Date of Award

Spring 5-17-2019

Degree Type

Dissertation

Degree Name

Doctor of Philosophy (PhD)

Department

Public Health

First Advisor

Katherine E. Masyn, PhD

Second Advisor

Monica H. Swahn, PhD

Third Advisor

Shannon Self-Brown, PhD

Abstract

Child maltreatment is a global public health and human rights issue, with severe lifelong consequences. Previous research has linked experiences of child maltreatment with suicidality, sexual risk behaviors, and polysubstance use. However, little is known about these associations with child maltreatment longitudinally, collectively, and in specific regions of the world. Few studies have examined suicidality among youth in sub-Saharan Africa, and youth living in the slums of Kampala, Uganda are a vulnerable population that is drastically understudied and at risk for suicidal ideation. Additionally, research in the U.S. has been conducted on child maltreatment, sexual risk behaviors, and polysubstance use; however, few studies have examined these associations longitudinally across adolescence into adulthood. These studies seek to expand on previous research on the associations between child maltreatment and 1) suicidality, 2) polysubstance use, and 3) sexual behaviors. Using data from Kampala, Uganda, the impact of child maltreatment on suicidal ideation was examined in the context of current and problematic alcohol use as well as negative future expectations using structural equation mixture modeling. Child maltreatment had a direct effect on suicidal ideation, after accounting for negative future expectations and alcohol use. Using data from the U.S., the association between child maltreatment and polysubstance use was examined using both latent class and latent transition analyses. Lastly, the association between child maltreatment and sexual behaviors was examined a similar analytic approach. The second and third studies aimed to determine if changes between substance use profiles and sexual behaviors differed by child maltreatment patterns. Child maltreatment impacted profiles of substance use and sexual behaviors at specific time points, and previous substance use and sexual behavior profiles influenced profiles at later waves. While there was no interaction between maltreatment and previous profiles of substance use and sexual behaviors, there was an indirect effect of maltreatment on subsequent profiles through the elevated uniform impact of maltreatment in previous waves. Future studies should incorporate additional types of child maltreatment and contextual information on timing, severity, and perpetration.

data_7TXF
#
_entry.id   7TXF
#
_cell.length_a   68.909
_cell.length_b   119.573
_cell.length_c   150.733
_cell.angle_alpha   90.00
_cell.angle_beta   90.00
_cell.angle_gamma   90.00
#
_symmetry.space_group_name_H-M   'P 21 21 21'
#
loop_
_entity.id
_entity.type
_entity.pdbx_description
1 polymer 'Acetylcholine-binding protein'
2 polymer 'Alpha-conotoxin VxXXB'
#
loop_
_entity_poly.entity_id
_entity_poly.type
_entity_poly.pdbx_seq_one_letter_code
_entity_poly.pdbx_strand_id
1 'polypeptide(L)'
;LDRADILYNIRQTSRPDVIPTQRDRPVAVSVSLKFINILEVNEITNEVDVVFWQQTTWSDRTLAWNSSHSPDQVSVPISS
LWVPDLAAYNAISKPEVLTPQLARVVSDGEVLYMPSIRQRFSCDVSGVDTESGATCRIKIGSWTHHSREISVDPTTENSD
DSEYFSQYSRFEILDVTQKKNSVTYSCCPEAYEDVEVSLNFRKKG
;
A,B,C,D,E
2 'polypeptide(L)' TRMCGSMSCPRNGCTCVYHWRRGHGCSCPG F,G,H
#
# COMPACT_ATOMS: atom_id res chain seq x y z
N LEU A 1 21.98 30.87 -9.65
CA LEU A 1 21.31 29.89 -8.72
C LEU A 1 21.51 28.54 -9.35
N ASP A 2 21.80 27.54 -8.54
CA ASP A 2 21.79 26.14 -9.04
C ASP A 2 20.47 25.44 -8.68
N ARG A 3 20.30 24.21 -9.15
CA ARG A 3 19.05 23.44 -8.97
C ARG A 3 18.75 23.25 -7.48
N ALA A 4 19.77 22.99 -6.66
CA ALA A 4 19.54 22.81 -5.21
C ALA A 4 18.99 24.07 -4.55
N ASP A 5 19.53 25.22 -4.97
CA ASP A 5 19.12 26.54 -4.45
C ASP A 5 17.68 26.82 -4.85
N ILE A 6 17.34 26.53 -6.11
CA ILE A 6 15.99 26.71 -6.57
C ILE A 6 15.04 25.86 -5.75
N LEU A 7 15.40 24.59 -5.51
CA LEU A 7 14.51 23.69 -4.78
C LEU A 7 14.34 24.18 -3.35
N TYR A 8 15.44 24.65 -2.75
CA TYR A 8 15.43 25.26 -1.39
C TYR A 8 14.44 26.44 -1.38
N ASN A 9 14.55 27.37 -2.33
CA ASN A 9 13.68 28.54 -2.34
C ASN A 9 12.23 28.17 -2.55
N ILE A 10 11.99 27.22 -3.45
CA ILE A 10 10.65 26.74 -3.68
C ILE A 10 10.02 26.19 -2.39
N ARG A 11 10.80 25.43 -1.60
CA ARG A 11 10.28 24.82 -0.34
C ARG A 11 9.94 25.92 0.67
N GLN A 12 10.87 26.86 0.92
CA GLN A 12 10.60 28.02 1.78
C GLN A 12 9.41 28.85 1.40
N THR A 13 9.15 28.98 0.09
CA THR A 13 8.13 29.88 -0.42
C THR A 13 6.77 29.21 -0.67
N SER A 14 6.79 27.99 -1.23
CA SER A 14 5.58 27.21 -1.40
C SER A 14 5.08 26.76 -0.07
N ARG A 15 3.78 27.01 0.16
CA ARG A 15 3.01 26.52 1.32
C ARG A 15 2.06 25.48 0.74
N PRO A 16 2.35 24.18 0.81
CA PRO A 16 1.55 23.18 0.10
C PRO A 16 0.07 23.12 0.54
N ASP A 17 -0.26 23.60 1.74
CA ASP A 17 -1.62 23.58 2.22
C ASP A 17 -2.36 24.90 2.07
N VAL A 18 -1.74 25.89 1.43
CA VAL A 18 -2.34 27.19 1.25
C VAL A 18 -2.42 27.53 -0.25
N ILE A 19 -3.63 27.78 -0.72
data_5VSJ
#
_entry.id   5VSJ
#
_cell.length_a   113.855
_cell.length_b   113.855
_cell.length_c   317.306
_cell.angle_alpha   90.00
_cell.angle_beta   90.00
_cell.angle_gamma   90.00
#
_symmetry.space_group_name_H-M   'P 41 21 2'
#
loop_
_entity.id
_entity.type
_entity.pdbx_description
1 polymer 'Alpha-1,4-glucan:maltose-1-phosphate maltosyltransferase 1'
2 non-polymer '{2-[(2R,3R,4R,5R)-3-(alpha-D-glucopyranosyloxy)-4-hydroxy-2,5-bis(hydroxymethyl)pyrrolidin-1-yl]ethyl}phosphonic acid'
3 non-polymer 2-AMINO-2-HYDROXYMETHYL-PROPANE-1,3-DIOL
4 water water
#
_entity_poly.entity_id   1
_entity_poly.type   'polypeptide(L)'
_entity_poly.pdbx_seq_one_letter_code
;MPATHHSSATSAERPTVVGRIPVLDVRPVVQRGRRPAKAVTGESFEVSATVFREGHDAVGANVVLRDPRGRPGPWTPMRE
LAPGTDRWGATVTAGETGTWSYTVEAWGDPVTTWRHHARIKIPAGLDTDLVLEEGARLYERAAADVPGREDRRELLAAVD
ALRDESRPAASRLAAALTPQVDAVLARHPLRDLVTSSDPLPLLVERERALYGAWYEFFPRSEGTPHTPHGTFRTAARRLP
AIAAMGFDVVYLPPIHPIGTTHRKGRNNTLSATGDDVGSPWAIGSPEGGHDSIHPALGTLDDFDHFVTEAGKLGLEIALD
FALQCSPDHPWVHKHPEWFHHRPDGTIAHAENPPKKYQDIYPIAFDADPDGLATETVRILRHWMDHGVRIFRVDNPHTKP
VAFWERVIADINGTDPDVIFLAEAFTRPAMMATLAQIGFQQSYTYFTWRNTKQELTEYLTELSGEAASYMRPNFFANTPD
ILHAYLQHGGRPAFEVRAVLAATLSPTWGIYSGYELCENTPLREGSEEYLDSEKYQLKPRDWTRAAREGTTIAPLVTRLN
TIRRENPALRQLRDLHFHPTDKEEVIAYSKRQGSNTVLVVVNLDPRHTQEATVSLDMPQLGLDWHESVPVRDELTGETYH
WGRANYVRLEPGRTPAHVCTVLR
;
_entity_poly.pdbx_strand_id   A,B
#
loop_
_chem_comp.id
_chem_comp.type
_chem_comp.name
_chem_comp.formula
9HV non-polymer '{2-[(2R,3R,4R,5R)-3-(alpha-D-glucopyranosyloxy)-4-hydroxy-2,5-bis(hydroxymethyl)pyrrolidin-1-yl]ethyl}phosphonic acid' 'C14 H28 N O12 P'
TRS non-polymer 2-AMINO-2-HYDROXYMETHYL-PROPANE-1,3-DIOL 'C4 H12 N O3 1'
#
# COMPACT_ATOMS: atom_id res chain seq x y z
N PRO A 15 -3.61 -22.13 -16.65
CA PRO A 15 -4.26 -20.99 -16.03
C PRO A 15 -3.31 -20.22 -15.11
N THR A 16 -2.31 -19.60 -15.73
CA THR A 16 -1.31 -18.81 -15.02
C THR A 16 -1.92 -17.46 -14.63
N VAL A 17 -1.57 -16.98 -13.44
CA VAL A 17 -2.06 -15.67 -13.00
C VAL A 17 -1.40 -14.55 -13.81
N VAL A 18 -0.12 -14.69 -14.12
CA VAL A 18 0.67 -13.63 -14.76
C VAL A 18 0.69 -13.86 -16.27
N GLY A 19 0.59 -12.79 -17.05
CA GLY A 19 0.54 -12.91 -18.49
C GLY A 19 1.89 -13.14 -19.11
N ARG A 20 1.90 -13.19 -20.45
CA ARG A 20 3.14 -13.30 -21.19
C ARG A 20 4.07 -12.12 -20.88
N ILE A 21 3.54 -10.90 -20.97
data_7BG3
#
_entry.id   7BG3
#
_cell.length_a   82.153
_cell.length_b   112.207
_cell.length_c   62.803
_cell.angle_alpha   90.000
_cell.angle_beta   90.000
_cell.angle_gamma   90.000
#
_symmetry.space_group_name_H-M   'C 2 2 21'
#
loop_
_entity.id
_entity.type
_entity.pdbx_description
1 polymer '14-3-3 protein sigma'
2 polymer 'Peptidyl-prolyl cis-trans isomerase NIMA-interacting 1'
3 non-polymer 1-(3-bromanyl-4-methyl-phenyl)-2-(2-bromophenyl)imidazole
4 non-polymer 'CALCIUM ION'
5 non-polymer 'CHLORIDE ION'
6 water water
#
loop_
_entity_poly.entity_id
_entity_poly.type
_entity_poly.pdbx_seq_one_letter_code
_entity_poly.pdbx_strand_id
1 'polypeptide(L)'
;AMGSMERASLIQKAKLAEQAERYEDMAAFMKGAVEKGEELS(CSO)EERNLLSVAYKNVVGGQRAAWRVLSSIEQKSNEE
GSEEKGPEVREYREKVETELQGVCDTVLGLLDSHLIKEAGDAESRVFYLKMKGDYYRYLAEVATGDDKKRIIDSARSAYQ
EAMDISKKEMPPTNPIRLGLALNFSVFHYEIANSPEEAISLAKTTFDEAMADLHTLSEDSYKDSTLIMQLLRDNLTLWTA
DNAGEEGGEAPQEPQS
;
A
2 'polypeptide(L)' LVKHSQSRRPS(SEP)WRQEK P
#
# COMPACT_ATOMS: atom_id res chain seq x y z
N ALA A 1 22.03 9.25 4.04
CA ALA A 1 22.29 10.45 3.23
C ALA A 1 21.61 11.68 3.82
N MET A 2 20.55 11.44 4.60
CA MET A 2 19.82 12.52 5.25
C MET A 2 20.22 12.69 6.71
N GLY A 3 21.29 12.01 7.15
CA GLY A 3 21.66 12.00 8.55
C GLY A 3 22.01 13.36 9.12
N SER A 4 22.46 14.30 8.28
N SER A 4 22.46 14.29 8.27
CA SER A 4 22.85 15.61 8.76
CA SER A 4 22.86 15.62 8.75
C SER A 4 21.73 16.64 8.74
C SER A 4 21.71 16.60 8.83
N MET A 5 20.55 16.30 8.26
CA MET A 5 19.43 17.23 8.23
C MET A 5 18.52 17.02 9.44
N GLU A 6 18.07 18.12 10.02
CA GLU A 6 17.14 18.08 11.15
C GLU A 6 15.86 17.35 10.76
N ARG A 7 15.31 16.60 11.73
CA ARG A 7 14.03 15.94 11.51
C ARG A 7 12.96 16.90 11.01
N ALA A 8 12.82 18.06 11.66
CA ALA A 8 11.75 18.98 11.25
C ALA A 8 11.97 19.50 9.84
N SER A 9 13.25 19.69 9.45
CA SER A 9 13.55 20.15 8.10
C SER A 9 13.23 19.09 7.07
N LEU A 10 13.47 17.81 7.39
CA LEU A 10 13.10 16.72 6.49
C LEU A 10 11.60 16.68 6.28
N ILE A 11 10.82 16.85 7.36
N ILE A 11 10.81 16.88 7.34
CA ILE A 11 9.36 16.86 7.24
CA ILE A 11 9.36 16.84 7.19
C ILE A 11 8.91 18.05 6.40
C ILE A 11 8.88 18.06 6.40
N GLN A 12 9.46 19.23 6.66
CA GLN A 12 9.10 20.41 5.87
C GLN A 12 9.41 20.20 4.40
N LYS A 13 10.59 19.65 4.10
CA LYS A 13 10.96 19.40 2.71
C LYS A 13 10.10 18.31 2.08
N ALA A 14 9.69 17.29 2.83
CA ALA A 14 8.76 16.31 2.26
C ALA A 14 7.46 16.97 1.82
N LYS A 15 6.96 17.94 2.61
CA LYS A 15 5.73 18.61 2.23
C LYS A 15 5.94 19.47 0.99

Available for download on Wednesday, May 05, 2021

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